Sunday, July 10, 2011
A Thai national was recently arrested by a joint operation conducted by the South African Revenue Service (SARS), the Hawks, and forensic investigator Paul O'Sullivan. The 43-year-old, believed to be a kingpin in the illegal trade of rhino horns, was arrested at a house east of Johannesburg in the town of Edenvale. He was previously searched by SARS officials at the OR Tambo International Airport upon his arrival on June 13. SARS spokesman Anton Fisher stated that the officials uncovered various documents, including an order for fifty sets of rhino horns, a computer, and a cellphone. He further added that the suspect allegedly used rhino-hunting permits under false pretenses. That is, such permits issued under CITES (Convention on the International Trade in Endangered Species) are for trophy hunting and not for the illegal trade. It is thought that once a rhino has been killed on a supposed hunting trip, its horn would be sent overseas by the suspect who pays an average of 65,000 rands per kilogram. Fisher also stated that an extensive investigation by SARS following the suspect's arrest led to his activities and a trading company based in Laos. A similar arrest was made yesterday following a successful prosecution of another Thai national named Punipak Chunchom, who was charged with the illegal possession of lion teeth and claws. Both he and this man worked for the same company.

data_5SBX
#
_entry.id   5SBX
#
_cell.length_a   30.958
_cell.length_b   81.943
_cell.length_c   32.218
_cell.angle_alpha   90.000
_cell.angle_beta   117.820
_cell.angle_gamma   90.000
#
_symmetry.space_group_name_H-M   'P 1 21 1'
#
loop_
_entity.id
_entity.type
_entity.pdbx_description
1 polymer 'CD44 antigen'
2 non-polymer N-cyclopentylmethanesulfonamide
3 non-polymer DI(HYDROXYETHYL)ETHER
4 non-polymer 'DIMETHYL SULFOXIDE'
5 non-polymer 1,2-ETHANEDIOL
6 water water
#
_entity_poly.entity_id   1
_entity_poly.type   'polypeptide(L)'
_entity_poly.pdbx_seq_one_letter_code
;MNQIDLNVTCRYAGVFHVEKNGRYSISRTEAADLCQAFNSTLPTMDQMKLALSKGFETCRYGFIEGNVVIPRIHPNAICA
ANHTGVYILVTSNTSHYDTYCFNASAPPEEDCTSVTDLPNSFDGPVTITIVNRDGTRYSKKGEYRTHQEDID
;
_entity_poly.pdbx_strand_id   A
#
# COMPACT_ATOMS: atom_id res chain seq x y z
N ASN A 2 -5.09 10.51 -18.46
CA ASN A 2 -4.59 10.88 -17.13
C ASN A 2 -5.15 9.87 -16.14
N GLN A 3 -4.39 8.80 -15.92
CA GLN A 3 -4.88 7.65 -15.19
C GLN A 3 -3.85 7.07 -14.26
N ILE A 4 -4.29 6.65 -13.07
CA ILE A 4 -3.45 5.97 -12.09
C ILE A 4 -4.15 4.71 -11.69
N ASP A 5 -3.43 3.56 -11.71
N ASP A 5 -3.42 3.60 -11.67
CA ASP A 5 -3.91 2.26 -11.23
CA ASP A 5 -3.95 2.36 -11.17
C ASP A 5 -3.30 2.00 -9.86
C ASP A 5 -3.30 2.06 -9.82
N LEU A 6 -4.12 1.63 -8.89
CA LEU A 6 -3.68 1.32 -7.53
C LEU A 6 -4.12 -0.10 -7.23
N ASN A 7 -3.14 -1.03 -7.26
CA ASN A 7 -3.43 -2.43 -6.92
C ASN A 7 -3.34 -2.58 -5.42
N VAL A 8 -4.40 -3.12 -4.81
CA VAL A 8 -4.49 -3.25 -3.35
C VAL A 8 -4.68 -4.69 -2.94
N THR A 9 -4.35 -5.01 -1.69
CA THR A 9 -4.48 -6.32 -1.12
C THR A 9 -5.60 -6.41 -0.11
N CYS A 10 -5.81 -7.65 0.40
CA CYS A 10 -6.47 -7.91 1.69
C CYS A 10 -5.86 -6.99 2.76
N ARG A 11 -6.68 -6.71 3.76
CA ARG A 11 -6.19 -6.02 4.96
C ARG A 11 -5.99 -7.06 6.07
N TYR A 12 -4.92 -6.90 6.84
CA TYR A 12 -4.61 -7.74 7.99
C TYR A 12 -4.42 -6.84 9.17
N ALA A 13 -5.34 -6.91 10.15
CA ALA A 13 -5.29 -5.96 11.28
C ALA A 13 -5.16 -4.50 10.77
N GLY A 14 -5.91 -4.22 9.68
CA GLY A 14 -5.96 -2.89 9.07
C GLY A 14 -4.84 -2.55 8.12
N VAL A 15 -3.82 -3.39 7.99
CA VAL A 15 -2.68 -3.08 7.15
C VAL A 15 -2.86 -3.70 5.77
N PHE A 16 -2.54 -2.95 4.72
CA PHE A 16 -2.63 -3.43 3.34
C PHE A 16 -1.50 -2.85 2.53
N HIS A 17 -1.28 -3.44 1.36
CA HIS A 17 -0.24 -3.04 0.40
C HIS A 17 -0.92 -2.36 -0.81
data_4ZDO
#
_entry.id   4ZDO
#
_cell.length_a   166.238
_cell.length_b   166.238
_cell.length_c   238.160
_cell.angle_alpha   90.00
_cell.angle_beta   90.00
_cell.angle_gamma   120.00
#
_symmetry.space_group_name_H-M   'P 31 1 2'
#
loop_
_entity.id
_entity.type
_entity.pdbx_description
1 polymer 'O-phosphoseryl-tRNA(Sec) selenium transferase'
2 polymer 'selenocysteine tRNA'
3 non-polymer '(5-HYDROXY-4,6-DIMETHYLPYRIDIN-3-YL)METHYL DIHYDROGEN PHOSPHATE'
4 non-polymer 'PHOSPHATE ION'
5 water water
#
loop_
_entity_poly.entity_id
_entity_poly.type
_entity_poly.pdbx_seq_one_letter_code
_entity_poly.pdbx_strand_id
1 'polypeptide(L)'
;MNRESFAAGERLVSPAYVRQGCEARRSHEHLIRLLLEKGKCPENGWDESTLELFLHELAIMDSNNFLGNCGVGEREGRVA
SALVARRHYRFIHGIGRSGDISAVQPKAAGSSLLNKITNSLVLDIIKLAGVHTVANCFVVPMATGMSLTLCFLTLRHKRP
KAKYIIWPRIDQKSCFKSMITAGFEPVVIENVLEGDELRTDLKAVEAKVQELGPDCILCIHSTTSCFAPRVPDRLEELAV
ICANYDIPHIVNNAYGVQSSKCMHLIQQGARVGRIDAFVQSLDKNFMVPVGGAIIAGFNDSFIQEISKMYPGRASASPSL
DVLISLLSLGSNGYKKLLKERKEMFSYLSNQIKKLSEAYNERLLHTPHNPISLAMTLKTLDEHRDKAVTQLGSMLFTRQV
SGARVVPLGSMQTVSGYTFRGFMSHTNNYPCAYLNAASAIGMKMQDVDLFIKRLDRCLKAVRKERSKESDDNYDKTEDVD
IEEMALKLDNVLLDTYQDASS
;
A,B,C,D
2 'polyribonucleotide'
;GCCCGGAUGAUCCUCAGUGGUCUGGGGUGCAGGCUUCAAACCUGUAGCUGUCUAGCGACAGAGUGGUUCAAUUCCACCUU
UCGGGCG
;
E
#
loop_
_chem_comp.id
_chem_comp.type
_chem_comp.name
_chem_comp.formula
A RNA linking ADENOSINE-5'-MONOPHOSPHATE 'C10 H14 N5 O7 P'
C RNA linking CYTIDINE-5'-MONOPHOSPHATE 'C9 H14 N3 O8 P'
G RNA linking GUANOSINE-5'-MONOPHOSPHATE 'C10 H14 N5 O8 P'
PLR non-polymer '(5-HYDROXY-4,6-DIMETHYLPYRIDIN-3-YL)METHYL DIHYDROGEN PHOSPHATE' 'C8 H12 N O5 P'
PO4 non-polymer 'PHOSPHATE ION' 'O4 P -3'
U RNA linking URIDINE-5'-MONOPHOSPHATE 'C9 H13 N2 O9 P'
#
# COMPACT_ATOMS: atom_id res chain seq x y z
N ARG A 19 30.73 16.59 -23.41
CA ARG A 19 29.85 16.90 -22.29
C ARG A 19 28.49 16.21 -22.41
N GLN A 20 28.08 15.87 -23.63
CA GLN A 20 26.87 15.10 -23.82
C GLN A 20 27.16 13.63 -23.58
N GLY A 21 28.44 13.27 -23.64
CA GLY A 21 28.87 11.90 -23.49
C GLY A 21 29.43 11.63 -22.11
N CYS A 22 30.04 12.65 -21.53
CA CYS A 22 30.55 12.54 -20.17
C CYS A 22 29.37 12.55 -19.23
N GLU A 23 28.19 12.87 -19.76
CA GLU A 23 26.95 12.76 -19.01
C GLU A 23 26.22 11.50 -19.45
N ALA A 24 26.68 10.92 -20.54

Although I'm satisfied by the arrest of this national, this news article highlighted a key piece of evidence behind trophy hunting in Africa. That is, once the clients have successfully killed an animal of their choice, they would secretly export the body parts of that animal overseas to such import/export companies. In this case, the animal has been a rhino. However, other animals like lions also become victims of such secretive and illicit activities functioning within what may be a tool for conservation. Although I'm not an advocate in hunting, I feel that trophy hunting businesses should be closely monitored regarding the illegal trade of wild animals sought as big game. This method should especially be used in South Africa, which has lost a great deal of its rhinos to powerful criminal syndicates using sophisticated technology in exploiting the land and its wildlife.
View article here